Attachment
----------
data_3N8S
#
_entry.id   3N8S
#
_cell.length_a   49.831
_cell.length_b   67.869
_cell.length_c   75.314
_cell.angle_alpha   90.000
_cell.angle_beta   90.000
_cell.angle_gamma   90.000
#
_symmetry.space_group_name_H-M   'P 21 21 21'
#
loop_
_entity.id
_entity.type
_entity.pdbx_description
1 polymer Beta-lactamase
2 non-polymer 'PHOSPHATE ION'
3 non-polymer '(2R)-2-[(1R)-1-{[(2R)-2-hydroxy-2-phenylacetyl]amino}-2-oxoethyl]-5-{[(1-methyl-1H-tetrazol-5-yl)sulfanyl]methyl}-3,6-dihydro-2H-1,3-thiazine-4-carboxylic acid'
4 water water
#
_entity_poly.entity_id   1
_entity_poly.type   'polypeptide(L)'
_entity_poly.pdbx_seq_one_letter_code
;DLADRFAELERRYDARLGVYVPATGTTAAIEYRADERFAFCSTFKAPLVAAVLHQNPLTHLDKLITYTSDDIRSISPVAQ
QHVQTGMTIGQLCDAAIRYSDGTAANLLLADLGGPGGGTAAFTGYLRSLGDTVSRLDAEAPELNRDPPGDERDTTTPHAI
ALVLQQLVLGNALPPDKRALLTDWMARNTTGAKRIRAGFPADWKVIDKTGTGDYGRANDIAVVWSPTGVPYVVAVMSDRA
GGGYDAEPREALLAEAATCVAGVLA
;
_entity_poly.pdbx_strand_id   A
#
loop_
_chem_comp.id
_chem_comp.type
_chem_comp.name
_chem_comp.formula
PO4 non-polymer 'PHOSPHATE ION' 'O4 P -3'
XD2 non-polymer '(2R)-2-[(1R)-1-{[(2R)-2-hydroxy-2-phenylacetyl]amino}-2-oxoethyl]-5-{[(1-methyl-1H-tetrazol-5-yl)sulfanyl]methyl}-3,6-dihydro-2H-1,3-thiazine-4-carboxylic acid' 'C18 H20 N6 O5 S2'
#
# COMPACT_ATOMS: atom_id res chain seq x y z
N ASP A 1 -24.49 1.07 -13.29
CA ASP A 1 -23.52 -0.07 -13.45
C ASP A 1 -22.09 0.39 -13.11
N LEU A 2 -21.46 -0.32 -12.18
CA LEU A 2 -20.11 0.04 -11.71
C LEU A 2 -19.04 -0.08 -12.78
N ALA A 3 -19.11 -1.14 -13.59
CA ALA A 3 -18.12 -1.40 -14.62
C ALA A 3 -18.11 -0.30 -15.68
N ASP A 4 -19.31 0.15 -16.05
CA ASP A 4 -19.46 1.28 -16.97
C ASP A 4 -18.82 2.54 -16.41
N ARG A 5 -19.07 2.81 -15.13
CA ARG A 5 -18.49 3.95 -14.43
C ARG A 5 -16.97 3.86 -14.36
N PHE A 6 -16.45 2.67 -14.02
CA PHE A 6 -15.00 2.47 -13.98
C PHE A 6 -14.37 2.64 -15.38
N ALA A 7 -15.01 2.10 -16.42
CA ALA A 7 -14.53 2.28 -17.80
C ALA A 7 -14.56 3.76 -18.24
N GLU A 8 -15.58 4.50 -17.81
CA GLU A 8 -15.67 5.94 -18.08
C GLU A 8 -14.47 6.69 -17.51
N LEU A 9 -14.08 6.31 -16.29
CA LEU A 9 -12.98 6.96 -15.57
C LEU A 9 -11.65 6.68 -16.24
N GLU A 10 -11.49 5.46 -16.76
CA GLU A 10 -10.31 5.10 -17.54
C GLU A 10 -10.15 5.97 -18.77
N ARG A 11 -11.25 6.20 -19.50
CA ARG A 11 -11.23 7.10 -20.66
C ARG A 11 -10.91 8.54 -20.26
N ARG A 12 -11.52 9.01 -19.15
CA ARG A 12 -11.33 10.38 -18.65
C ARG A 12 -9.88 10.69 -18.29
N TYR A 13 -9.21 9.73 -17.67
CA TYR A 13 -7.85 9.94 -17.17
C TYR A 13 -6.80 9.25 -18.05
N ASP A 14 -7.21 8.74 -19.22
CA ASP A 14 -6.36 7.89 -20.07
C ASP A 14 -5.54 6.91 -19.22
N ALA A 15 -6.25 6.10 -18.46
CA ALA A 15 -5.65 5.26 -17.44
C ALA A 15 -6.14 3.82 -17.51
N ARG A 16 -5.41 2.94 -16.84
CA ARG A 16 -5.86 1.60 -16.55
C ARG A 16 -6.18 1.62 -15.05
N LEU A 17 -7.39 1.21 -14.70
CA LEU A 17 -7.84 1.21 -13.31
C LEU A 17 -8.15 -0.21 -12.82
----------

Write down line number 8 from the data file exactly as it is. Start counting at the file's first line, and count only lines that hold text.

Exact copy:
_cell.angle_alpha   90.000